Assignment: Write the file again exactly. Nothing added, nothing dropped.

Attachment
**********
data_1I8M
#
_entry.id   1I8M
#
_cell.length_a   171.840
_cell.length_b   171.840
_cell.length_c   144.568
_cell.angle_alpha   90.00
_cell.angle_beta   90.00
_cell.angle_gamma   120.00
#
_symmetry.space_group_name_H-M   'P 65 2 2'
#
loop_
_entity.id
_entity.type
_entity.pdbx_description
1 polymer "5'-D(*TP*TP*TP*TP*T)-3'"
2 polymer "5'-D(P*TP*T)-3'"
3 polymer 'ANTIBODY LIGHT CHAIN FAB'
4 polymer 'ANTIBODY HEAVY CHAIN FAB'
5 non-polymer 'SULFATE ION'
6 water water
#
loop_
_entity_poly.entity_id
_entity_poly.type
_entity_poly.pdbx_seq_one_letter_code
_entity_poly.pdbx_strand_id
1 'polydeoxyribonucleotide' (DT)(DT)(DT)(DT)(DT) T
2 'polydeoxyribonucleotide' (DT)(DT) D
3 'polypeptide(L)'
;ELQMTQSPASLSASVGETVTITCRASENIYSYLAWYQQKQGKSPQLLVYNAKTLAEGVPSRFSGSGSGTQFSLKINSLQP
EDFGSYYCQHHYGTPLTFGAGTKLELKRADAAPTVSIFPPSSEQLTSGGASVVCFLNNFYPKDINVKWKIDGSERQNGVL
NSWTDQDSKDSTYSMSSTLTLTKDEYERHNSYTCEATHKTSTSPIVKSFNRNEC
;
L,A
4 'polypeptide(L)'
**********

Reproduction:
data_1I8M
#
_entry.id   1I8M
#
_cell.length_a   171.840
_cell.length_b   171.840
_cell.length_c   144.568
_cell.angle_alpha   90.00
_cell.angle_beta   90.00
_cell.angle_gamma   120.00
#
_symmetry.space_group_name_H-M   'P 65 2 2'
#
loop_
_entity.id
_entity.type
_entity.pdbx_description
1 polymer "5'-D(*TP*TP*TP*TP*T)-3'"
2 polymer "5'-D(P*TP*T)-3'"
3 polymer 'ANTIBODY LIGHT CHAIN FAB'
4 polymer 'ANTIBODY HEAVY CHAIN FAB'
5 non-polymer 'SULFATE ION'
6 water water
#
loop_
_entity_poly.entity_id
_entity_poly.type
_entity_poly.pdbx_seq_one_letter_code
_entity_poly.pdbx_strand_id
1 'polydeoxyribonucleotide' (DT)(DT)(DT)(DT)(DT) T
2 'polydeoxyribonucleotide' (DT)(DT) D
3 'polypeptide(L)'
;ELQMTQSPASLSASVGETVTITCRASENIYSYLAWYQQKQGKSPQLLVYNAKTLAEGVPSRFSGSGSGTQFSLKINSLQP
EDFGSYYCQHHYGTPLTFGAGTKLELKRADAAPTVSIFPPSSEQLTSGGASVVCFLNNFYPKDINVKWKIDGSERQNGVL
NSWTDQDSKDSTYSMSSTLTLTKDEYERHNSYTCEATHKTSTSPIVKSFNRNEC
;
L,A
4 'polypeptide(L)'